Here on TreeHugger we are often partial to the modern aesthetic, but we also appreciate traditional forms of architecture that have a long history of adaptation to a particular locality. There's a lot to glean from time-tested building techniques, even if they might not look as recent. Irish artist and architect team Emily Mannion and Thomas O’Brien recently completed this intriguing structure, the first of its kind in a national park.
Dubbed "Jeffry's House," the eccentric wooden and straw-thatched structure stands at the edge of the Ards Forest Park and a long-vanished lake and functions as a lookout point for visitors. It's named after Jeffry’s Lough, a lake that still appears on old maps, but has long since dried up.
Its elevated profile allows visitors to take advantage of framed views to the sea, nearby sand dunes and mountains, and also allows nature to flourish underneath it. The artist and architect explain the significance of this tiny structure in relation to its context:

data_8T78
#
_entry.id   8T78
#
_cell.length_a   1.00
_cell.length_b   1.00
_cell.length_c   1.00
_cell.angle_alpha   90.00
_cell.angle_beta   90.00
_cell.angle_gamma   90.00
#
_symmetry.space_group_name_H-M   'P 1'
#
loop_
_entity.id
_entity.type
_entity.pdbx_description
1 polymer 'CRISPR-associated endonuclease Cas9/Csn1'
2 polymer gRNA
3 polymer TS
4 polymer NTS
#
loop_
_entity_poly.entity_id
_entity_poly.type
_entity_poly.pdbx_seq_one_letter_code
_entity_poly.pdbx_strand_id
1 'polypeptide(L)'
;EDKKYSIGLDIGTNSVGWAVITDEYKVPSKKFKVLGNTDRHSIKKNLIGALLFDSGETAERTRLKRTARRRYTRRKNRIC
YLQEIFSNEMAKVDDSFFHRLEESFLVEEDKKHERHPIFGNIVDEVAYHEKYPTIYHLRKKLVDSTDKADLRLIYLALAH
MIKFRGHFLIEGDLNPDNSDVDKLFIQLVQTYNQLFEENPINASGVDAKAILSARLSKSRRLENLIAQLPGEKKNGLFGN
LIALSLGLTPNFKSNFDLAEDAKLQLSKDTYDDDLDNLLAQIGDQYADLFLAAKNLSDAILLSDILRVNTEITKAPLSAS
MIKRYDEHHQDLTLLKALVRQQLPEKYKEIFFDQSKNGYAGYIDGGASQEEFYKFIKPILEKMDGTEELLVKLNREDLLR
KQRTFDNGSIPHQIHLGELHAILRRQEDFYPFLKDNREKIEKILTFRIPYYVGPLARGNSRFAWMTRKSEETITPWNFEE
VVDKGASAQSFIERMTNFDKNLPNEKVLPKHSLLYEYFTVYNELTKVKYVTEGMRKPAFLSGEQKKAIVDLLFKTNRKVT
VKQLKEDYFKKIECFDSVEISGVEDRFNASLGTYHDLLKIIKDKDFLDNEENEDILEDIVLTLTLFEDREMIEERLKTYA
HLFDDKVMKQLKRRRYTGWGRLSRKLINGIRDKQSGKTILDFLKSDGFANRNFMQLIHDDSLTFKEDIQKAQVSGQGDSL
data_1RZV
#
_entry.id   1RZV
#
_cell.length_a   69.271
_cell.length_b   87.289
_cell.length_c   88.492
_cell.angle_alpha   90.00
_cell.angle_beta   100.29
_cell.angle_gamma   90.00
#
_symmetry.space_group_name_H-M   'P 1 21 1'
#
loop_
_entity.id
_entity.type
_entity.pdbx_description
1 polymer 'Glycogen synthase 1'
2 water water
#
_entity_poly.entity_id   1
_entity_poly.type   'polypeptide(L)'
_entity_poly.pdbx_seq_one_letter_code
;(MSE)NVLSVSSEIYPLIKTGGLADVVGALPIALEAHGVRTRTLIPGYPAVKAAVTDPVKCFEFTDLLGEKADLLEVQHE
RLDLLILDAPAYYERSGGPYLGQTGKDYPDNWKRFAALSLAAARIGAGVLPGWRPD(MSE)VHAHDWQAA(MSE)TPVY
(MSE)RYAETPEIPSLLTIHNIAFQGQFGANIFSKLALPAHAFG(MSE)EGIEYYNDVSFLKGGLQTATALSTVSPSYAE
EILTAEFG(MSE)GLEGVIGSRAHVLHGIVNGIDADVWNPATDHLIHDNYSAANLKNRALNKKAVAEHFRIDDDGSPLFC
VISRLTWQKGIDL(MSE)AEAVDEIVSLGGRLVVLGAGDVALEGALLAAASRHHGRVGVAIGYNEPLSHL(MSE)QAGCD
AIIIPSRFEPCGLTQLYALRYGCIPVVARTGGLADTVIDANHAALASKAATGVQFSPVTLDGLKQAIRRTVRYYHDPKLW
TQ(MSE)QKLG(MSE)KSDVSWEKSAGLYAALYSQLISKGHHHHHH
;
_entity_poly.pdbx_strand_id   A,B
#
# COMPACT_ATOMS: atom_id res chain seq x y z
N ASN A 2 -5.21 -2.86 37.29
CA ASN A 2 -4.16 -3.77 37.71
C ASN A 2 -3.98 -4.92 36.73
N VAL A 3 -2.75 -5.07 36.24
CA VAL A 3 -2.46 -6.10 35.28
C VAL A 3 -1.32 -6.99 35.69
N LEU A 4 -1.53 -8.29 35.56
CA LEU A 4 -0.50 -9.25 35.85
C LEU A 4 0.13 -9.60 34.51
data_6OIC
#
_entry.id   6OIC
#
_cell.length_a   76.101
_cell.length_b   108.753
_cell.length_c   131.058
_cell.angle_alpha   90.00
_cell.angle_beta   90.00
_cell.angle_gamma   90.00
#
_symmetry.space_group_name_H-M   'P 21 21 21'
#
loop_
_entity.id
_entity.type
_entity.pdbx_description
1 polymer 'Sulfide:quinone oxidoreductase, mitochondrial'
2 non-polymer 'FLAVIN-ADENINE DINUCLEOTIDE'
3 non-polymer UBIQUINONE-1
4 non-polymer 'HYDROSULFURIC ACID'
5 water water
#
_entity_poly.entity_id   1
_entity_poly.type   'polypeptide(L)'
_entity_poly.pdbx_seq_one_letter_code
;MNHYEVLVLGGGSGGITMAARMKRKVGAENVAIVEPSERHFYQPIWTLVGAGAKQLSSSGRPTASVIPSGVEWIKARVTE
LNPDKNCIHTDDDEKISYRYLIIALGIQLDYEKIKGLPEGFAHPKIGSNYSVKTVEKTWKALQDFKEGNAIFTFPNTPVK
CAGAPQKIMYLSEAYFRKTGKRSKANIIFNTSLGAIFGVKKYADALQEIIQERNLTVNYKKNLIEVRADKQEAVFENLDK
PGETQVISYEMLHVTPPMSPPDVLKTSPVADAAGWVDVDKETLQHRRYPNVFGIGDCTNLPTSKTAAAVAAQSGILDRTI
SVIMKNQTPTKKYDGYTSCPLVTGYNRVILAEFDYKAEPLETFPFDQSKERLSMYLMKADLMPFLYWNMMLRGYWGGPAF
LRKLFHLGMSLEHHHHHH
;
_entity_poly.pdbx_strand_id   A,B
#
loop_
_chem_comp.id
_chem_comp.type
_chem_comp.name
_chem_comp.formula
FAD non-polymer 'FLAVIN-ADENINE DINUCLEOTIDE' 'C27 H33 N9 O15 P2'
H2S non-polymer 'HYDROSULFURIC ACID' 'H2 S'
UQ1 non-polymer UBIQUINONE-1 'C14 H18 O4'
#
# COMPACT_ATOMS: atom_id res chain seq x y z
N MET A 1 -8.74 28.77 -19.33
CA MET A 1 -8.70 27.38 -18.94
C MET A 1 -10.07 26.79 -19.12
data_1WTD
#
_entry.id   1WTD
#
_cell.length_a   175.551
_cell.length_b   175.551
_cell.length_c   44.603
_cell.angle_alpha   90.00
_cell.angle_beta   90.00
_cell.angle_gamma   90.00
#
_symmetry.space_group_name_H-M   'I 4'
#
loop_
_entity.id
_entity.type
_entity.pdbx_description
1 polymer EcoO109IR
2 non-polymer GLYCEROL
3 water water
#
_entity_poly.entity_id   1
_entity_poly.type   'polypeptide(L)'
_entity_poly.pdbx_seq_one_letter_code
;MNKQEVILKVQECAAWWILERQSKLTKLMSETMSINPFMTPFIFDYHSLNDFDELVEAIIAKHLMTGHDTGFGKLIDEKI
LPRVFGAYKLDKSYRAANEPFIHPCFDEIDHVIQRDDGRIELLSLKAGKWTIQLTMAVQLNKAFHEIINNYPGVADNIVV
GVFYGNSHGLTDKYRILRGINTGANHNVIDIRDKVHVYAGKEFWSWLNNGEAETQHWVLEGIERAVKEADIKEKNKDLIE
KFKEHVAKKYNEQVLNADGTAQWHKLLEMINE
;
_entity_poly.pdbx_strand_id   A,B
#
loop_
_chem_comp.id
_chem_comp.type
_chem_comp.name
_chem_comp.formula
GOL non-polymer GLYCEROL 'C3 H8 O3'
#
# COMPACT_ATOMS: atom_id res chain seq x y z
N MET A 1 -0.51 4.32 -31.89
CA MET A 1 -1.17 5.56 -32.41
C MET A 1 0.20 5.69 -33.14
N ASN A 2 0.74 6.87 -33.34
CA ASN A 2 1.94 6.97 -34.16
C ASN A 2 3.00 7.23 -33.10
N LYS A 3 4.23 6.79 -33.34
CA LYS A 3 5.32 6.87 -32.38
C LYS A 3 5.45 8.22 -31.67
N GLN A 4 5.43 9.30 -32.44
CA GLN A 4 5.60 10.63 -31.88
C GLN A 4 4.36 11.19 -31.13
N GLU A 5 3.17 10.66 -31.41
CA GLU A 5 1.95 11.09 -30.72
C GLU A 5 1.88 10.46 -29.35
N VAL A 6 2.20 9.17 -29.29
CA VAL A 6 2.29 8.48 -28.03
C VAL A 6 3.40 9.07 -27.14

Jeffry is a creator of myths, a storyteller, an inventor of musical pots, a philosopher, a builder, a mischief maker. Jeffry’s House is a respite from the elements and from the everyday. It has portals for the universes of the sky, the sea and for the earth. It is for children and for the child in us.
Besides its magical character, this straw-thatched and wooden-framed structure is a great example of what can be called appropriate architecture, which draws upon local materials and building traditions, and provides shelter with minimal impact on the environment.
Commissioned by Donegal County Council, and winner of a competition held by the Irish Architecture Foundation (IAF), the architectural folly was launched during the Coillte and the Earagail Arts Festival in late July. The sponsors of Jeffry's House hope that it will encourage other counties to build similar installations. More over at ArchDaily and the websites of Emily Mannion and Thomas O’Brien.